- the hard substance, formed of mineral matter, of which rocks consist.
- a rock or particular piece or kind of rock, as a boulder or piece of agate.
- a piece of rock quarried and worked into a specific size and shape for a particular purpose: paving stone; building stone.
- a small piece of rock, as a pebble.
- precious stone.
- Chiefly British. one of various units of weight, especially the British unit equivalent to 14 pounds (6.4 kg).
- something resembling a small piece of rock in size, shape, or hardness.
- any small, hard seed, as of a date; pit.
- Botany. the hard endocarp of a drupe, as of a peach.
- a calculous concretion in the body, as in the kidney, gallbladder, or urinary bladder.
- a disease arising from such a concretion.
- a gravestone or tombstone.
- a grindstone.
- a millstone.
- a hailstone.
- Building Trades. any of various artificial materials imitating cut stone or rubble.
- Printing. a table with a smooth surface, formerly made of stone, on which page forms are composed.
- (in lithography) any surface on which an artist draws or etches a picture or design from which a lithograph is made.
- a playing piece in the game of dominoes, checkers, or backgammon.
- Usually stones. testes.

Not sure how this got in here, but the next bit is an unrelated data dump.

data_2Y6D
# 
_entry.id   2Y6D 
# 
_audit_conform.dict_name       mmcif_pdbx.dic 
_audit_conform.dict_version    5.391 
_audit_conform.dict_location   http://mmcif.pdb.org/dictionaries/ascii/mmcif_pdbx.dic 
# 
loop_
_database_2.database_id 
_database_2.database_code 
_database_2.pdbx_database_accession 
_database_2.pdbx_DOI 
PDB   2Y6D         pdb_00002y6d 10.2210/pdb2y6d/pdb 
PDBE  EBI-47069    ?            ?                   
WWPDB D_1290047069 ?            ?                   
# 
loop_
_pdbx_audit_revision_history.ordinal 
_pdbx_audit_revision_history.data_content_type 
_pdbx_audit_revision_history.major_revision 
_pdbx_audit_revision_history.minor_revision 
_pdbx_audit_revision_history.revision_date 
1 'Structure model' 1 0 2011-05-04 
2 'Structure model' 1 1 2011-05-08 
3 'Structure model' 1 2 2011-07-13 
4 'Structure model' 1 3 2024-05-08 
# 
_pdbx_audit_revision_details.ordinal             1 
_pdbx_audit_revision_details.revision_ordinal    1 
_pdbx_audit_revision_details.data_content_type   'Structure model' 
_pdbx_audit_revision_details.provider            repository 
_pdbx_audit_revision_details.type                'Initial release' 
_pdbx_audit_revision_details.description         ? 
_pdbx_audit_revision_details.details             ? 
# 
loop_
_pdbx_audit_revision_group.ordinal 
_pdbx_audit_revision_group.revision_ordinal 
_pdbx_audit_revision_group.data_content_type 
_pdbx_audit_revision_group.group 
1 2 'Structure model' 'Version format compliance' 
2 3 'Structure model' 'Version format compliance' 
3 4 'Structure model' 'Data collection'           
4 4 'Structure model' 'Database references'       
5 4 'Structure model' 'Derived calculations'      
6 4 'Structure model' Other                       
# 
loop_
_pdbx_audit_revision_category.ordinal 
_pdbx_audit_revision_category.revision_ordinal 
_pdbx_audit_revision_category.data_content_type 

- completely; totally (usually used in combination): stone cold.
- to throw stones at; drive by pelting with stones.
- to put to death by pelting with stones.
- to provide, fit, pave, line, face or fortify with stones.
- to rub (something) with or on a stone, as to sharpen, polish, or smooth.
- to remove stones from, as fruit.
- Obsolete. to make insensitive or unfeeling.
- cast the first stone, to be the first to condemn or blame a wrongdoer; be hasty in one's judgment: What right has she to cast the first stone?
- leave no stone unturned, to exhaust every possibility in attempting to achieve one's goal; spare no effort: We will leave no stone unturned in our efforts to find the culprit.
Origin of stone
- Edward Du·rell [doo-rel, dyoo-] /dʊˈrɛl, dyʊ-/, 1902–78, U.S. architect.
- Har·lan Fiske [hahr-luh n] /ˈhɑr lən/, 1872–1946, U.S. jurist: chief justice of the U.S. 1941–46.
- Irving,1903–1989, U.S. author.
- I(sidor) F(ein·stein) [fahyn-stahyn] /ˈfaɪn staɪn/, Izzy, 1907–1989, U.S. political journalist.
- Lucy,1818–93, U.S. suffragist (wife of Henry Brown Blackwell).
Related Words for stonemetal, crystal, grain, rock, gravel, gem, mineral, pebble, jewel, masonry, ore, boulder, crag, stonework
Examples from the Web for stone
Contemporary Examples of stone
My body used for his hard pleasure; a stone god gripping me in his hands.‘A Gronking to Remember’ Speed Read: 8 Naughtiest Bits
January 7, 2015
“The US cannot tolerate the idea of any rival economic entity,” Stone writes.
Accusing his opponents of being locked in a Cold War mind-set, it is Stone who is beholden to old orthodoxies.
That Stone would slander the democratic, pro-Western, EuroMaidan revolution as a CIA coup is no surprise.
Woods were shredded, the earth trembled and the ground exploded in showers of stone and red-hot metal splinters.Hitler’s Hail Mary
James A. Warren
December 20, 2014
Historical Examples of stone
We talked of progress; but progress, like the philosopher's stone, could not be easily attained.Explorations in Australia
Soon a stone flew against the door—then another— and bang, bang!Harriet, The Moses of Her People
Sarah H. Bradford